Greenhouse management, also known as “protected cropping” in Australia, is an advancing industry. But there are many different types of greenhouses — do you know how to choose the right one for your nursery or garden?
Our Certificate of Greenhouse Management is ideal for gardeners, horticulturalists and nursery retailers and wholesalers. It will give you insights into managing a greenhouse for successful crop production and controlling climate, pest and diseases. You will also learn about irrigation techniques and lighting, growing systems and equipment and greenhouse automation systems.
Outcomes achieved by undertaking a greenhouse management course include:
- Learning about the types of greenhouses and greenhouse designs for commercial nursery production
- Exploring Venlo, Mansard, wide-span, multi-span and plastic clad tunnels/igloo designs
- Gaining an understanding of sawtooth, single-span and retractable roof designs
- Studying greenhouse construction and materials including framing and covering materials
- Examining appropriate greenhouses for nurseries and how to site greenhouses
- Understanding greenhouse benching, environmental control and plant needs
- Attaining knowledge of natural light, growing media, environmental controls and environmental factors affecting plant growth
- Gaining insights into air temperature, moisture and misting, moisture and fog, computerised environmental controls and intelligent environmental controllers
- Learning about growing systems and equipment
- Exploring soil and soil-less culture, nutrient formulations and fertiliser salts for formulations
- Gaining an understanding of formulas for different systems, the types of formulations, measuring conditions inside a greenhouse and weather, climate and water sensors
- Studying nutrition sensing, environmental control systems, thermostats and timers, analog “step” and computer zone controllers and integrated computer control (ICC)
- Examining how to get plants to flower out of season
- Understanding the types of flowering response to temperature
- Attaining knowledge of ways to cause controlled flowering and the principles affecting rates and progress of flowering
- Exploring leakage loss, heating systems and localised heating systems
- Gaining an understanding of unit, convection, electric, radiant and solar heaters
- Studying composting organic matter, soil or bench warming units and centralised heating and ventilation systems
- Examining water management, greenhouse irrigation and objectives, solid and water types and gravitational, capillary and hygroscopic water
- Examining how to manage light and the importance of lighting in a greenhouse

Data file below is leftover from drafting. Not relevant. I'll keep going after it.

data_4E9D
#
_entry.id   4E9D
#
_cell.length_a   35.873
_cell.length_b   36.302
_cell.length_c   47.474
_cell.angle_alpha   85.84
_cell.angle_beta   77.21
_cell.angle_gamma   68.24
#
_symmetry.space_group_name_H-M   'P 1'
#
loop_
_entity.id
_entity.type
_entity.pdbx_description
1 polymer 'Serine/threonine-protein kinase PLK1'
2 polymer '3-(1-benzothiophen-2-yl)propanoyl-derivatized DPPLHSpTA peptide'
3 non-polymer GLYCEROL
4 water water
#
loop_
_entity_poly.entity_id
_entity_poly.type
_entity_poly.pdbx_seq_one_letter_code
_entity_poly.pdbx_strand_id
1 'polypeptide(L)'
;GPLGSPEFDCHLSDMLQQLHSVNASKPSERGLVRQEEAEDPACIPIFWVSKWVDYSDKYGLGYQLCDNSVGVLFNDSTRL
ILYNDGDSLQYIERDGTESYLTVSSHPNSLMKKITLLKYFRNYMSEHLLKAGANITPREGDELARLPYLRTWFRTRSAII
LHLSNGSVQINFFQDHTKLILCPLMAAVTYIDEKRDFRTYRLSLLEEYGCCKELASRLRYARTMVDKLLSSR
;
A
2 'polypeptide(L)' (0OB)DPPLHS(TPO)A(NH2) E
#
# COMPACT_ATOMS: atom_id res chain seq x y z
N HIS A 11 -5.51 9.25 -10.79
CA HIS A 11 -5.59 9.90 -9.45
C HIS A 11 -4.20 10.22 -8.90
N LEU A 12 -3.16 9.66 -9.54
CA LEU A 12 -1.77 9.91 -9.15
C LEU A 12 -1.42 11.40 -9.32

- Gaining an understanding of facts, vents, evaporative cooling, air circulation, humidity control and fog systems
- Studying automation and robotics in greenhouse production
- Examining remote sensing, direct method, computerised environmental controls, robots, drones, cloud IOT-based monitoring systems and wireless sensor networks
- Understanding the components and structure of wireless sensor networks and the STAR (single point-to-multipoint) network
- Attaining knowledge of data logging, data gathering in WSN, automating irrigating techniques and the Mesh and Hybrid networks
Protected Cropping – Current Technologies and Target Crops
Greenhouse horticulture, which includes greenhouse management, is also referred to as “protected cropping” in Australia, and it is the production of horticultural crops under, within or sheltered by structures to provide modified growing conditions and/or protection from diseases, pests and adverse weather. Protected Cropping Australia Ltd (PCA) is the peak industry body representing commercial hydroponic and greenhouse growers Australia-wide.
If Australia is to bolster its food production in the face of climate change and deliver healthy food sustainably, it needs to produce more with less. Protected cropping offers a way to do this. However, to make this way of farming economically viable in Australia, we need to consider the status of
protected cropping in the context of available technologies and targeted horticultural crops.
Global population is expected to reach almost 10 billion in 2050, with the majority of growth forecast to occur in large urban centres across the world. To feed this projected urban population, we will need to increase food production by at least 60 per cent, while minimising the impact of this production on the environment.